The Office of the Clerk and Recorder has mailed approximately 1,500 Primary Election ballots to El Paso County voters currently living outside of the state. This special class of voters includes the men and women serving in the armed forces, their dependents, and others whose circumstances take them out of the country.

These represent the first ballots sent out for the 2018 election cycle, and (depending on precinct) will contain contests for U.S. House, Governor, Secretary of State, Treasurer, Attorney General, CU Regent, Board of Education, State Senate, State House and several county offices.

“We’re committed to ensuring that the men and women serving our country who are out of the state, or citizens living overseas, have the extra time they need to vote in each election,” said Clerk and Recorder Chuck Broerman. “I am proud that our office was able to get these ballots out earlier than the legal deadline to better serve our men and women in uniform who need more time to vote.”

Known as UOCAVA voters (Uniformed and Overseas Citizens Absentee Voting Act), they have an extended opportunity to return their ballot to the Clerk and Recorder’s Office. Whereas local voters must return their ballot by 7:00 p.m. on Election Day (June 26) to count, UOCAVA ballots postmarked by 7:00 p.m. on Election Day will count if they arrive as late as eight days after the election. The postmark is counted as valid only on UOCAVA ballots, and not for local voters.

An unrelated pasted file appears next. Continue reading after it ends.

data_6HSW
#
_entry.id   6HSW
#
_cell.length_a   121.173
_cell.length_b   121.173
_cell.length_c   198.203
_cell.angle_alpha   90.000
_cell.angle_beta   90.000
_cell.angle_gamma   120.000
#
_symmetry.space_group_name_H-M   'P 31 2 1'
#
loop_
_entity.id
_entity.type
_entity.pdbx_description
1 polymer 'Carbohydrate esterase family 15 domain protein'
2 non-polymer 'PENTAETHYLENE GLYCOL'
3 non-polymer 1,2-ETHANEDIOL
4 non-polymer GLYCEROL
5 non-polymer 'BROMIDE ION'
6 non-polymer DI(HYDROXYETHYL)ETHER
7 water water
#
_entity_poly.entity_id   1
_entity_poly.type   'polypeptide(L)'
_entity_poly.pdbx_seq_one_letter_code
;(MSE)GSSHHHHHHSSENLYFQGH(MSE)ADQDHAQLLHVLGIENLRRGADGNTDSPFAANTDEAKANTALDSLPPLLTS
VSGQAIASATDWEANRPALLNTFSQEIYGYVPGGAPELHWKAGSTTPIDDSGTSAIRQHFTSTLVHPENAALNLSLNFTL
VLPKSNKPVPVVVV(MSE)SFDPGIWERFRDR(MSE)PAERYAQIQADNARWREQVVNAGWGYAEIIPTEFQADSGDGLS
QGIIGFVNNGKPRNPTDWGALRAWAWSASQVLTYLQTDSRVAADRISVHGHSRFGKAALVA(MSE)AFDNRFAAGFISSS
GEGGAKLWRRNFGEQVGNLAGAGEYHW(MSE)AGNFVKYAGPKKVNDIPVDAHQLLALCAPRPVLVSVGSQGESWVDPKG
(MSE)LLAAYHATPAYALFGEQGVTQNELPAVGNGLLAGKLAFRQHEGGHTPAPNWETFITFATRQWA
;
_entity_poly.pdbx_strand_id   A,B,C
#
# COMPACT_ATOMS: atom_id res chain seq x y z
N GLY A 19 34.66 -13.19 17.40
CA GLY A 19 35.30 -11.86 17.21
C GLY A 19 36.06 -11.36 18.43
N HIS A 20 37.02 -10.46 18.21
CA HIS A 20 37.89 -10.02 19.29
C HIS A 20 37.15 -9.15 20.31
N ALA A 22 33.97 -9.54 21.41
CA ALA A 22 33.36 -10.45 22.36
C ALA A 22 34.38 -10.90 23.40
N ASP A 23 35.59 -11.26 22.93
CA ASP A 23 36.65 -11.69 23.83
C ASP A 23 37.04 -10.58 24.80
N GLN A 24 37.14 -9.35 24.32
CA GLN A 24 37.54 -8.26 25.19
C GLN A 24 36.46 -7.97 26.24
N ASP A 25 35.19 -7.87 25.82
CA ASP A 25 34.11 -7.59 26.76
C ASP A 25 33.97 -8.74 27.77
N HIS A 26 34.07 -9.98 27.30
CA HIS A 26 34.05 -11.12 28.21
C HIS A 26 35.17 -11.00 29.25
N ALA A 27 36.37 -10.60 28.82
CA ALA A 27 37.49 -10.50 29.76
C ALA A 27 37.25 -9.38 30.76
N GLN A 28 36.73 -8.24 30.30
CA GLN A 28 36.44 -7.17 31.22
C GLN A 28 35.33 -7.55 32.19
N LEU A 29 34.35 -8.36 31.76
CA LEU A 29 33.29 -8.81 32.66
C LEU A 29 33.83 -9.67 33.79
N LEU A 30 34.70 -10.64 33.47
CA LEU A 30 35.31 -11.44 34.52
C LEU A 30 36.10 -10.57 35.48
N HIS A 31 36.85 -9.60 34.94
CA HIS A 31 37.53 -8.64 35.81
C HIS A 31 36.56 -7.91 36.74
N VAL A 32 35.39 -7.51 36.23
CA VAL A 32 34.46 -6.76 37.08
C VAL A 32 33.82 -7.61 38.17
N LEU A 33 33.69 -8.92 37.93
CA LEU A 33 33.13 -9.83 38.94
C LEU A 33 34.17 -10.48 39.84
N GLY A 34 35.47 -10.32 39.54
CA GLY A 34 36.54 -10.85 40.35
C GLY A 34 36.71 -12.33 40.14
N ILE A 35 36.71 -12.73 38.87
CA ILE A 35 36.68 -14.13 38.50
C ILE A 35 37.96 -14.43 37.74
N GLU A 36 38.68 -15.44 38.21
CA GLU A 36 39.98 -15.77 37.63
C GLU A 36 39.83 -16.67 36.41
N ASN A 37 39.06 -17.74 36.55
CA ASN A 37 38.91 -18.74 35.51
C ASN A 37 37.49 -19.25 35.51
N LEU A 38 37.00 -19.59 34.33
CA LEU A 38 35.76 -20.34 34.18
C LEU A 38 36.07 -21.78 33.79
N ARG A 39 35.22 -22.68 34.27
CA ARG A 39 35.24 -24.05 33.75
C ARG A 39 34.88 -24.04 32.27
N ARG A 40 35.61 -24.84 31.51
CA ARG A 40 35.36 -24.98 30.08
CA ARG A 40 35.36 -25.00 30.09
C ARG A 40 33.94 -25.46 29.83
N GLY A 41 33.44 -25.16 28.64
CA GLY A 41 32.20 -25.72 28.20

This 2018 election milestone also serves as an important reminder to local voters that the Primary Election is fast approaching.

“I also encourage all voters to check their voter registration file and their affiliation now to make sure everything is in order and they do not miss deadlines. By taking the time to check your information, you will make sure your voice is heard in this Primary Election,” said Clerk Broerman.

For the first time, Colorado’s unaffiliated voters can cast ballots in the June 26 Primary Election without having to join a party. Colorado voters approved allowing unaffiliated voters to take part in primaries in 2016 with the passage of Proposition 108, joining 22 other states with some form of open primary.

Unaffiliated voters can choose which political party’s primary ballot they would like to receive, either Republican or Democratic, at If a voter does not choose either party, they will receive both parties’ ballots. It is very important the voter returns only one ballot. If both ballots are voted and returned, neither will be counted.

We ask they choose their ballot preference as soon as possible, before ballot packets are prepared. It is important to note, choosing a ballot preference does not affiliate the voter with that political party; they remain unaffiliated. However, by choosing a ballot preference and receiving just one party’s ballot, unaffiliated voters help the Clerk’s Office reduce the costs associated with printing and mailing two ballots to a voter.